Finland vs. Sweden

(Well I’m back writing less rant-y stuff!)

Finland and Sweden might not be the best of friends in ESC for historical reasons, but they’re still together in the Nordic pot. Most people in the Eurovision fandom would say that Sweden tops Finland, but that might not always be the case.

Relations might be friendlier now, but the rivalries still remain.

Relations might be friendlier now, but the rivalries still remain.

Points/Scores: This is what people in the fandom tend to look at while comparing the two countries. If you do that it’s pretty obvious that Sweden wins. With a current count of six victories, including one win with a record breaking 18 sets of douze pointe, Finland’s one win in 2006, 10 last places, and a 7/13 qualification rate can’t beat Sweden, at least not when considering only points.

Production: Given that Sweden’s been treated as Eurovision’s modern powerhouse since the language rule was lifted, and that Sweden’s been hosting a 6-city Melodifestivalen tour with production comparable to Eurovision, it’s not surprising that SVT excels at production of songs and performances. Camera work is tight enough that separate music videos usually aren’t needed for promotion, and there’s typically no excuse for building acoustics, so live and studio versions typically sound pretty similar. Finland is also pretty good when it comes to production, but Sweden edges out due to SVT’s over-the-top work and that they put on semi-readable subtitles on the performances.

More material to work with: Melodifestivalen has 28 songs this year; Uuden Musiikin Kilpailu has 10. If all the songs were the same, then I would say that Mello wins over UMK. However, that’s not exactly the case…

Variety: Even though Melodifestivalen has more songs, more doesn’t always mean better. Half the songs sound really similar to each other, like some radio friendly entry that I’d hear on the bus or another schlager entry. And even if Björkman and his team tried to increase diversity of genres behind the scenes, all the weird stuff (e.g. everything that involves Sean Banan in any way, shape, or form, or any of the ethno-themed entries) gets cleared out, making the sound pretty uniform once on the Eurovision stage. Schlager. Schlager. Mid/uptempo. Schlager. Schlager. Ballad. Mid/uptempo. Radio-friendly mid-tempo. Rinse and repeat. I’ve tried listening to Swedish ESC entries in the shower and more than once I couldn’t tell 2004 apart from 2006 over the sound of falling water. (This is now a great time to announce that the first half of Euphoria won’t play over the shower.) With Finland it’s really hard to predict the sound of next year’s entry without listening to the UMK selections; there’s been tango, peace ballads, rock/metal-inspired entries**, folk-y dance tunes, and ballads. There have been more non-English entries for Finland than for Sweden; even the most recent Swedish-language entry was from Finland. Within the national finals realm there’s also more stage opportunity for older artists. In Mello anyone over the age of 45 is pretty much relegated to last place in the semi, yet in UMK Eini managed to a) perform the hell out of her entry, b) qualify from her semifinal, and c) not place last in the final.

** because Hard Rock Hallelujah’s genre is disputed a lot.

There was also Sleepwalker, which beats out La Voix by 9 years.

Waiting period: One of the methods SVT uses to take up space on ESC news sites is to release only a tiny bit of information at a time. So maybe we’ll know the hosting sites in October, the names of artists in December, the running order in January, and we won’t get to hear the songs until the semifinals in February. As a result, unless someone decides to post every single Eurovizijos atranka or A Dal heat result the news I most likely to be clogged up with Mello announcements. Also, due to SVT’s reluctance to release information, incidents such as Anna Book-Gate are likely to show up instead of something relevant. My points would go to YLE posting two substantial updates about the songs, artist, and their running orders; I don’t need to watch a full live stream to figure out which entry I like the most. I’d be much more likely to just go on the Wikipedia page and check if it got updated.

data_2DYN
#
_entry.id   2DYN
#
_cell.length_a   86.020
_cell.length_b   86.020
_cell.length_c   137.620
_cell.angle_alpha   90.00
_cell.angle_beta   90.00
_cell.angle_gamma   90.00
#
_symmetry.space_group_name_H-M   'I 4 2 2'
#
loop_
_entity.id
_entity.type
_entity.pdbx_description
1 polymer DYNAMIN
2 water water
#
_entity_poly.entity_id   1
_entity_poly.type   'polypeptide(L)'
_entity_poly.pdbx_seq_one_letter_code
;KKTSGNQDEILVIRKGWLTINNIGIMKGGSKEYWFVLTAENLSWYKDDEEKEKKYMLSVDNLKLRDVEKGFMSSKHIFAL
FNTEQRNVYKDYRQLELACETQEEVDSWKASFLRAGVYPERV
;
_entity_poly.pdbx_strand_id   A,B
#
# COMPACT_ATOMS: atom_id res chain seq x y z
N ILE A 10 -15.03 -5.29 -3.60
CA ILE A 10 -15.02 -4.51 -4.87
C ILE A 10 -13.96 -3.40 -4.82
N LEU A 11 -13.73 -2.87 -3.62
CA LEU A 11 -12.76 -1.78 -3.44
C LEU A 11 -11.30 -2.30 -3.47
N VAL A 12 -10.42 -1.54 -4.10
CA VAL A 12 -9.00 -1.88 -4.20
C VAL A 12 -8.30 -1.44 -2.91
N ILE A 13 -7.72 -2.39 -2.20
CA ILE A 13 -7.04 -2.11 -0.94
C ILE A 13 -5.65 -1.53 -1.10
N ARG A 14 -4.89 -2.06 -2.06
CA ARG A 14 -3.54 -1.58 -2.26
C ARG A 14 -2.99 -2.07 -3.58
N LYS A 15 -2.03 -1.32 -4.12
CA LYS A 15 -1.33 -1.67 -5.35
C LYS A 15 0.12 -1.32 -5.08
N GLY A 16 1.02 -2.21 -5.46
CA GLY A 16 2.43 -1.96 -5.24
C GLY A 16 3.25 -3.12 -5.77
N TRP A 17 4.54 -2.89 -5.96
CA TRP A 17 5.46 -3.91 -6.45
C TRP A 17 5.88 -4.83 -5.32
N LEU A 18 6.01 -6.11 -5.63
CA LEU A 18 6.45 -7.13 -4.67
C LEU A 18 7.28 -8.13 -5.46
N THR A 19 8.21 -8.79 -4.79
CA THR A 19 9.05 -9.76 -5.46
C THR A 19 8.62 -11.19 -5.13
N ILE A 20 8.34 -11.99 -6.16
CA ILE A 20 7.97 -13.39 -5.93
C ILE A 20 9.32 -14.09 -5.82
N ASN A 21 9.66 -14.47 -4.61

Access: Now that the EBU’s decided that there won’t be any live streams on the official Eurovision website, SVT gets a bit of edge for livestreaming Melodifestivalen on both SVT Play via phone app as well as SVT Play online. However, that edge goes away after finding out that the performances are only available for 30 days, and that live performances on YouTube are geoblocked in the USA. (For some reason my Youtube account thought it was in Ireland and had access for a month to the videos. And then it decided to switch back and I couldn’t see any more Mello performances anymore.) In that case, Finland gets the edge for access because of the music videos on the UMK YouTube channel, and that performances on YLE don’t get deleted.

If people only looked at points earned or production, then Sweden definitely edges out. However, if they’re looking at variety and access to the songs, then Finland wins. I’m a bit biased because UMK is my favorite national final (and that there’s probably a specific friend on FB who’s actively booing Sweden right now), but in most cases neither country is inferior or superior to the other. I’ll probably end up watching UMK over Ikea’s free Wi-Fi and coffee (because the signal at home sucks), so I’m not going to claim either one.


One comment on “Finland vs. Sweden

  1. […] app to watch the show, c) there’s actually some variety in song genres so it doesn’t sound like 30 minutes of the same song playing over running water. Also it definitely didn’t hurt that Krista Siegfrids was hosting, and the show ended up trending […]

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